Econ & Personal Finance/Info Systems teacher
Boys Basketball & Tennis Coach
Austin Whitehorne is a teacher of Economics and Personal Finance,and Info-Systems. He's also
the head coach of the boys freshman basketball team and assistant coach of boys' varsity tennis.
This has been his third year teaching at Langley. His previous teaching experience involved student teaching at Herndon HS. When asked about the students here, Mr. Whitehorne claims, "Love them. My students, and especially my players, always bring a smile to my face." His player-coach relationships are very strong, and the chemistry has helped post some impressive results. "Basketball is something that I am very passionate about," he says, "and the opportunity to coach and share my wisdom about the game is one of the greatest joys in my life." Outside his professional and coaching life, Mr. Whitehorne loves being in the outdoors and occasionally partakes in a Netflix binge.
When asked about his favorite part of Langley, he says, "The students, the faculty, and the parents. I have always felt tremendous support from the Saxon Strong Community." Lastly, every teacher brings different strengths to the table. When asked what makes him unique, he states, "My age and personality. I consider myself a pretty down-to-Earth dude and feel I do an excellent job of relating to my students."
~ Ian Muir, Saxon Scope reporter
Career Center Specialist
Meet Hannah Wolff, Langley's Career Center Specialist, who arranges college visits and guides students searching for internships, summer jobs and future career options. She's been at Langley for four years and is a graduate of Univ of Vermont. "I studied psychology and radiation therapy in college, but decided that I really wanted to work with students," said Ms. Wolff. "I didn't envision myself going into a position like this, but I have always gravitated towards helping people."
It takes hard work and scheduling for kids to meet admissions staff. "Most schools that visit contact me, but if there are certain schools students have expressed interest in, I'll reach out to see if they can meet with that prospective student," Ms. Wolff said. "I also visit a lot of colleges and attend my professional conferences, so I do an enormous amount of networking!"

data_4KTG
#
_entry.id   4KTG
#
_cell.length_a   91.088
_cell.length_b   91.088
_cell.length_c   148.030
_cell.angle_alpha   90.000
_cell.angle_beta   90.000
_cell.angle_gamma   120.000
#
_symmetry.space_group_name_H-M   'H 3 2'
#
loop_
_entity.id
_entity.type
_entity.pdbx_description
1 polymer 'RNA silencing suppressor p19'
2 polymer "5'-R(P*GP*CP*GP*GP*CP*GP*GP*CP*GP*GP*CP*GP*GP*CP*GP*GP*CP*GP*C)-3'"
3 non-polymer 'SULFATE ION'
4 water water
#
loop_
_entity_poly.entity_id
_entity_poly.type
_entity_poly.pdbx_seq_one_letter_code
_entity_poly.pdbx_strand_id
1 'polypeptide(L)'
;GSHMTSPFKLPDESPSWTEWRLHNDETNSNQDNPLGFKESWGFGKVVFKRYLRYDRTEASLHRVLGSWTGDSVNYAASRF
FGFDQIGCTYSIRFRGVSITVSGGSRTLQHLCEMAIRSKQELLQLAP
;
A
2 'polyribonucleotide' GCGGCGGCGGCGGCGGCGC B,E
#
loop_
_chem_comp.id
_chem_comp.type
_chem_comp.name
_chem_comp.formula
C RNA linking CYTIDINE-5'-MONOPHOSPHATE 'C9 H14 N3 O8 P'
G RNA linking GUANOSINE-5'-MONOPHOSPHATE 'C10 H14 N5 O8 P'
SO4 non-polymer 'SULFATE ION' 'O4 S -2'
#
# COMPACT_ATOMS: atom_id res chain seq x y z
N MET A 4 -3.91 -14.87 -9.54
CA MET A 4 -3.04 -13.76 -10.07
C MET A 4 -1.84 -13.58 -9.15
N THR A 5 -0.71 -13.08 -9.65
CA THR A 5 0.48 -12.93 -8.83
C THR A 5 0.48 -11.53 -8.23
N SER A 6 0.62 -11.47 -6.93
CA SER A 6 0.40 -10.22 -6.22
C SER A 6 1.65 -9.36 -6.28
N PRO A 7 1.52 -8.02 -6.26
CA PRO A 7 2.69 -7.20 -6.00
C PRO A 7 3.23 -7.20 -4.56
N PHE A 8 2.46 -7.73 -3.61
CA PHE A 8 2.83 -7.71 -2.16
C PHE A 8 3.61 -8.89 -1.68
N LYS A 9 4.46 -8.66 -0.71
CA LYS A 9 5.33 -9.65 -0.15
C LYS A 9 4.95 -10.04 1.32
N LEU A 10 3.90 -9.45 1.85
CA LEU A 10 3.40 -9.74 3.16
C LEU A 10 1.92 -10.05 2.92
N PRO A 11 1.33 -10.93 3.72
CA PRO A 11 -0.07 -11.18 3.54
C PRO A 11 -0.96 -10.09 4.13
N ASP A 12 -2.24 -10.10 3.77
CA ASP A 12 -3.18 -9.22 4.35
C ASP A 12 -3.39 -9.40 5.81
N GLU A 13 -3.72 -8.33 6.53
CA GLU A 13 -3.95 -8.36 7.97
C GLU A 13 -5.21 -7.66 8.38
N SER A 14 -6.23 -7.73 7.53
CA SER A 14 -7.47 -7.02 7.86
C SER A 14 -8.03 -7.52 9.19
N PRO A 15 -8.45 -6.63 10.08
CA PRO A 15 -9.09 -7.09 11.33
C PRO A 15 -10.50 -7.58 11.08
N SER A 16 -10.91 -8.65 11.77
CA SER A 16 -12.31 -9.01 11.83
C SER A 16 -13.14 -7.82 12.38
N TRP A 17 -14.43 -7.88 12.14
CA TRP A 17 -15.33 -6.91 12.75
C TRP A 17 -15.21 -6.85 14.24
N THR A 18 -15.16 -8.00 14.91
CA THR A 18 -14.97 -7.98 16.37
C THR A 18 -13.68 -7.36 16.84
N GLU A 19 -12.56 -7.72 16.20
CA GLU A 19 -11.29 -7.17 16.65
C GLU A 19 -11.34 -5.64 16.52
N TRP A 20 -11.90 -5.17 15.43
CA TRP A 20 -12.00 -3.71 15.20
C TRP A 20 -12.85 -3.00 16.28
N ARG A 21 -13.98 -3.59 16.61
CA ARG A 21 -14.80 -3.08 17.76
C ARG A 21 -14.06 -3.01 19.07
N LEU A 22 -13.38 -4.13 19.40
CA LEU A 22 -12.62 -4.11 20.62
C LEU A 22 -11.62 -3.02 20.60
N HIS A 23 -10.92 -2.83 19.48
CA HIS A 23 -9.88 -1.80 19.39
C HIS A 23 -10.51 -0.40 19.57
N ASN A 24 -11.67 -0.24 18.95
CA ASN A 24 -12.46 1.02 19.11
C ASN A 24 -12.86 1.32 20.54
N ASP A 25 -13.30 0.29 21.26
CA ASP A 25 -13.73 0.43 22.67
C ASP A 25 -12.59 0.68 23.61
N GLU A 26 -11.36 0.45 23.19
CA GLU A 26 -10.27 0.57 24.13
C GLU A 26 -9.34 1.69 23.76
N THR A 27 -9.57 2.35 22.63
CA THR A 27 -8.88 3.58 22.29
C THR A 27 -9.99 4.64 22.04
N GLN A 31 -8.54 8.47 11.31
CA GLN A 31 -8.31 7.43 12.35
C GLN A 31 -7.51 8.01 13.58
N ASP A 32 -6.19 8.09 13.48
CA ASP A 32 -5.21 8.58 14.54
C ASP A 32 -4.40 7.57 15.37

As for building relationships, she explained, "I love working with Langley students! I wish that we didn't have to talk about test scores quite so often, but I love learning each student's story and helping them navigate their future prospects."
Her advice to students is, "Life after high school can be whatever you make of it, so don't think you are only defined by your high school experience. And it is so very true that where you go to college is not who you are or what you will become."
Next time you want to learn more about colleges or to find career paths, stop by and meet Ms. Wolff!
~ Nik Popli, Saxon Scope reporter
Lawrence Brooks has been a math teacher at LHS for 15 years. With a lifelong love for math,he majored in applied mathematics at UVA, with minors in electrical engineering and philosophy. After college, he pursued a job as a consultant for Nation's Bank, but with the economic downturn of the early 2000s, he needed to look for alternative employment opportunities.
His teaching career began unexpectedly when he started substitute teaching in Newport News. "I didn't know I would be interested in education until I actually started doing it as a substitute teacher," said Mr. Brooks.
He continued teaching after going back to school at William & Mary for his state certification. A brief stint in L.A. and a bad breakup with a California girl led him back to the east coast where he landed a job at the Islamic Saudi Academy in Alexandria.
Maybe slightly uncharacteristic for a math teacher, Mr. Brooks has a passion for reading. His personal library has nearly 2,000 books.J.R.R. Tolkien has been a favorite of his since fifth grade, and he's currently into a series of crime/history novels by Lindsey Davis.
His advice for the student body: "If you coasted through high school and it was all easy for you, when you walk into college you're going to have to start working. Learn how to work, learn how to study because you'll get much less help doing that in college than you will here in high school. Learn how to understand things through your own eyes."
~ Quinn Chu, Saxon Scope reporter
Instructional Assistant & Baseball Coach
Matthew Velin, who grew up in Northern Virginia and attended Herndon HS, has been an instructional assistant at Langley since 2011, the same year he became head coach of the JV baseball team. He's now an assistant coach for the varsity team. As an instructional assistant, he helps with special ed classes, especially any students that need special accommodations. He helps students with testing and reading comprehension to ensure that they fully understand concepts.
As a baseball coach, Mr. Velin spends a lot of time in the greater Langley community. "Baseball helps with building relationships with the kids. It's another avenue to teach kids about working together as a team, communicating with each other, respecting each other," he said. He describes baseball as helping students develop important skills. "When you're part of a team, you have to understand each other's strengths and weaknesses. I think sports are a good way to learn those things outside of the classroom."